Legislators reflect on session

Published 12:00 am Friday, June 13, 2003

Area state legislators and local officials talked about the recent legislative session and the effects it would have on Austin and Mower County

Thursday at a Chamber of Commerce luncheon.

Rep. Jeff Anderson, R-Austin, and Sen. Dan Sparks, DFL-Austin, both gave their opinions on the new budget package.

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The budget was balanced without raising state taxes, but for out-state cities, counties and other organizations, that means large cuts in aid from the state. Austin will lose $933,000 this year and $1.3 million next year.

Sparks said the Senate voted for the budget because both the governor and the House were not going to budge on their commitment to no new taxes. He said holding out for the other two branches would have led to a government shutdown.

"You need to count your votes," he said. "It didn't take long to figure out that two certainly beats one."

He said that the loss of state aid for the city would be tough to handle.

"These cuts could possibly threaten the way of life in Austin," he said.

Sparks said the budget favored the Twin Cities and suburbs, which have a larger tax base.

He also said reductions in funds to programs like Meals on Wheels and Senior Volunteers were not right.

Anderson said the session was "one of the most difficult sessions that any legislator has seen."

He focused his talk on the positive aspects of the budget.

He said the fact that taxes were not raised was a positive thing for citizens.

Also funding for nursing homes was not reduced at all, although the Senate leadership wanted to "dig into" that money, he said.

Health and human services were not cut, he said. They will get less of an increase next year, but it will still be 15 percent.

Anderson also said the tax-free job opportunity zones would "increase economic development in rural Minnesota."

He said the bill outlawing possession of the materials to make methamphetamines fills a great need in the area, citing figures putting Mower County at number two behind Hennepin County for meth lab busts in 2000.

Local officials then gave a run-down on the effects to their respective organizations.

County Coordinator Craig Oscarson said Mower County would lose $1 million this year and between $1.5 and $1.7 million next year.

He said that with 85 percent of the county's funds going to mandated programs, it is difficult to cut anything.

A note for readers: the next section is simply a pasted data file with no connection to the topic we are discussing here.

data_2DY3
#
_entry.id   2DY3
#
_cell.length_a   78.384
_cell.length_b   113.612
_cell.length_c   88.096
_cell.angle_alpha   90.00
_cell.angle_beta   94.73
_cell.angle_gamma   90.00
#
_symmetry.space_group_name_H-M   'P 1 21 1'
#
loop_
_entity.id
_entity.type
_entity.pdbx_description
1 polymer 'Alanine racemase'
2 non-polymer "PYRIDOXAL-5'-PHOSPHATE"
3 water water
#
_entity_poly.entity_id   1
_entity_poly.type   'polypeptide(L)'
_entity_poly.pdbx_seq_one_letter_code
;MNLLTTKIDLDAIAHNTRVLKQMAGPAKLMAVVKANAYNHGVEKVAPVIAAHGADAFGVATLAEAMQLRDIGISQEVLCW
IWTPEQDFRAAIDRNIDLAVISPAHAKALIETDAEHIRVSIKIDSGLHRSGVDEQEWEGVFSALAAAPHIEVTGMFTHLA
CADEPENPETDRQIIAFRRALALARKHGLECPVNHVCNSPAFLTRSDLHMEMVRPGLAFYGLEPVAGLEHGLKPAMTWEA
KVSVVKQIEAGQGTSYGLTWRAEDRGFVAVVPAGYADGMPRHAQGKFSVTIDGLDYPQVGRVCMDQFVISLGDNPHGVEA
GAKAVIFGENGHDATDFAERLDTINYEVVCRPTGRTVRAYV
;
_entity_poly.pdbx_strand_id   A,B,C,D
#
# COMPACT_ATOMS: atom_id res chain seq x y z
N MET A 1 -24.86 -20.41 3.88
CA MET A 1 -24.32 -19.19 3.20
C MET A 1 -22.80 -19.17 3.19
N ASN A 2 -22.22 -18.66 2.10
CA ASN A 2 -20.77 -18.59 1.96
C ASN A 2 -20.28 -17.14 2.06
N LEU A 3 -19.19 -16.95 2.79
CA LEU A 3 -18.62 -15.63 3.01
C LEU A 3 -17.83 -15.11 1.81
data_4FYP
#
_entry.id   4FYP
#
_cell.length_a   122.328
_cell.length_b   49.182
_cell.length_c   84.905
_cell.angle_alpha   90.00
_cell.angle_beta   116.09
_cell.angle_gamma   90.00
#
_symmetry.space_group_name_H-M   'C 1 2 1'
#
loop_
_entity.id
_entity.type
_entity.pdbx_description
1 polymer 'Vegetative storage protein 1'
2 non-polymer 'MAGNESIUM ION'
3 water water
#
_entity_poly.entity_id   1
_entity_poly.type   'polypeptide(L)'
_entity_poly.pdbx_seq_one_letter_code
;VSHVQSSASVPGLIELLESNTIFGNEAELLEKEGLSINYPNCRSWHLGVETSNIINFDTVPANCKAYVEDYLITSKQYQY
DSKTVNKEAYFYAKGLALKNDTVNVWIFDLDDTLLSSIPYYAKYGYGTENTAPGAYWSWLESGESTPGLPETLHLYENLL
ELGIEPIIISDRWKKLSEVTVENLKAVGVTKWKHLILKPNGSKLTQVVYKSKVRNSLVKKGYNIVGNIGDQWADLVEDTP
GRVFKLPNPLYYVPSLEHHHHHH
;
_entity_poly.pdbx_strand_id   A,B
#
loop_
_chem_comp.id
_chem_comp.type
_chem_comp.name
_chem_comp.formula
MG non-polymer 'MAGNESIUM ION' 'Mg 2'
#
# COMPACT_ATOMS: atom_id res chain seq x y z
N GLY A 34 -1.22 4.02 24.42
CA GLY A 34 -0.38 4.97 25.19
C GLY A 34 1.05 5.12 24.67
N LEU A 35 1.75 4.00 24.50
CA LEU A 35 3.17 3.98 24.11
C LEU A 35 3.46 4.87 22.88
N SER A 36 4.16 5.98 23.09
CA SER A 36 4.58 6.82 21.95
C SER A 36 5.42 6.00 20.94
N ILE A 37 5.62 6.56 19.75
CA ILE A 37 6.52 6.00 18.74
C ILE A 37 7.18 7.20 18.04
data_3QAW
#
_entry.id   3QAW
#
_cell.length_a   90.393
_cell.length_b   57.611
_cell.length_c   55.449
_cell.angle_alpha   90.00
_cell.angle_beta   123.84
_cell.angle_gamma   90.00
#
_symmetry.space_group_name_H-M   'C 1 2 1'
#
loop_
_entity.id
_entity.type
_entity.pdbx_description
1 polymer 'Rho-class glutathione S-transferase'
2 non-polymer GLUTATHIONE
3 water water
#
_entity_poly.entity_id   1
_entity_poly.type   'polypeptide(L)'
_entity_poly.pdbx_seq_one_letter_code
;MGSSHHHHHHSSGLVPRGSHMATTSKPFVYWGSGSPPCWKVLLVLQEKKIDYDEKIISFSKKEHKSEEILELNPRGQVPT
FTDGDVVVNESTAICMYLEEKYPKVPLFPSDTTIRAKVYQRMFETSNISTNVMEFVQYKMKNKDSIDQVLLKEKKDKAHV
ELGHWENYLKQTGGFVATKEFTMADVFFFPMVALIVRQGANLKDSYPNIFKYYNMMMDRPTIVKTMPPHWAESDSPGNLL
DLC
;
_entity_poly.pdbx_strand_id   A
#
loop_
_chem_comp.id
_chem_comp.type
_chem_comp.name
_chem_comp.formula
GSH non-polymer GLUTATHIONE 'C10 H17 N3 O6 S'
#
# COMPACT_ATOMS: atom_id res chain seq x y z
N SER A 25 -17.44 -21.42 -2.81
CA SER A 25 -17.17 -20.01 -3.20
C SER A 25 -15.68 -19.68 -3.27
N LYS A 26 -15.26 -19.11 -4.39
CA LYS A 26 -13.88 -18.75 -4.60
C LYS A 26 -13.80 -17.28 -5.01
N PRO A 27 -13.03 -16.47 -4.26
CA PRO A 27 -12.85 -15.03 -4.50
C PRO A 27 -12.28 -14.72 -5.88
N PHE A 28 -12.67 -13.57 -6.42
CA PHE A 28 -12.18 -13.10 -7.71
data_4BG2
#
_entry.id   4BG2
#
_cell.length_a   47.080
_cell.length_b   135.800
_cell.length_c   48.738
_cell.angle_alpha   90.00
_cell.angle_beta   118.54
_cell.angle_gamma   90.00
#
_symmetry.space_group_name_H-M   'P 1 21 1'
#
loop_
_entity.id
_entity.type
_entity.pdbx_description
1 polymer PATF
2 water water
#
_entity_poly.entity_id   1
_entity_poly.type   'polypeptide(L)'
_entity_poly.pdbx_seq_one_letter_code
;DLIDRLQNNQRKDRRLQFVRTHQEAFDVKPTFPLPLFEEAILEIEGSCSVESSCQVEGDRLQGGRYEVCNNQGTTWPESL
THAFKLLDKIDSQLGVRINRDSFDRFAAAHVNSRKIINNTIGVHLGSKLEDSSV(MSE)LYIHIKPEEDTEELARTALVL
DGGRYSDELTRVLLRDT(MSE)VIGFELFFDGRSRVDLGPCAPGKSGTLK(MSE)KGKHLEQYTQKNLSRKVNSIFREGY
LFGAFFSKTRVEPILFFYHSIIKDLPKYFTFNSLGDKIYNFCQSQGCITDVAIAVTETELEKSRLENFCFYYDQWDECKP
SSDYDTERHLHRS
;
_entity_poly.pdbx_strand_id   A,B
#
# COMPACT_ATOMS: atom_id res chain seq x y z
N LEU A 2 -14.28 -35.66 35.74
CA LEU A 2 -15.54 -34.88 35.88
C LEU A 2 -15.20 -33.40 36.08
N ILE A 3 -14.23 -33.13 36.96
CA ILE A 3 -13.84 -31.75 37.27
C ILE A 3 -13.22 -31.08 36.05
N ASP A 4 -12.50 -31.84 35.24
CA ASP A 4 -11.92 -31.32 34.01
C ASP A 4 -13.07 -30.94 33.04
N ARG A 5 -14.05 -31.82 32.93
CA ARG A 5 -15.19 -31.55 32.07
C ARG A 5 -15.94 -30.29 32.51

He said an increase in property taxes and fee increases would probably be necessary to make up for the loss.

Austin City Administrator Jim Hurm handed out graphs showing the past spending practices of Austin, hoping to demonstrate that the city has been fiscally responsible and does not need a management overhaul.

"While the needs for services have gone up, the taxes for municipal services have basically gone down," he said.

The graphs showed that since 1990, city facilities, land area and streets and trails have continuously increased while the means to maintain those things have decreased. The amount of employees and the city's levy have been reduced.

Corrine Johnson, Superintendent of Public Schools, said that while the schools were not hit as hard as other organizations, they will still feel the crunch.

She said the sources of revenue for schools are limited.

An increase in enrollment, an increase in state aid, or a local tax levy are the only ways to raise money, she said.

Since enrollment is declining and the state is not increasing funds, a local levy may be necessary next year, she said.

Legislators ended the speeches with some final comments.

Sparks said fee increases locally will amount to the same thing as an increase in taxes.

"I think you're still going to see more money coming out of your wallet," he said. "That's the bottom line."

Anderson said the situation is difficult, but the responsibility for dealing with the problem was spread out well.

"There's almost nowhere that the pain isn't felt," he said.

Matt Merritt can be reached at 434-2214 or by email at matt.merritt@austindailyherald.com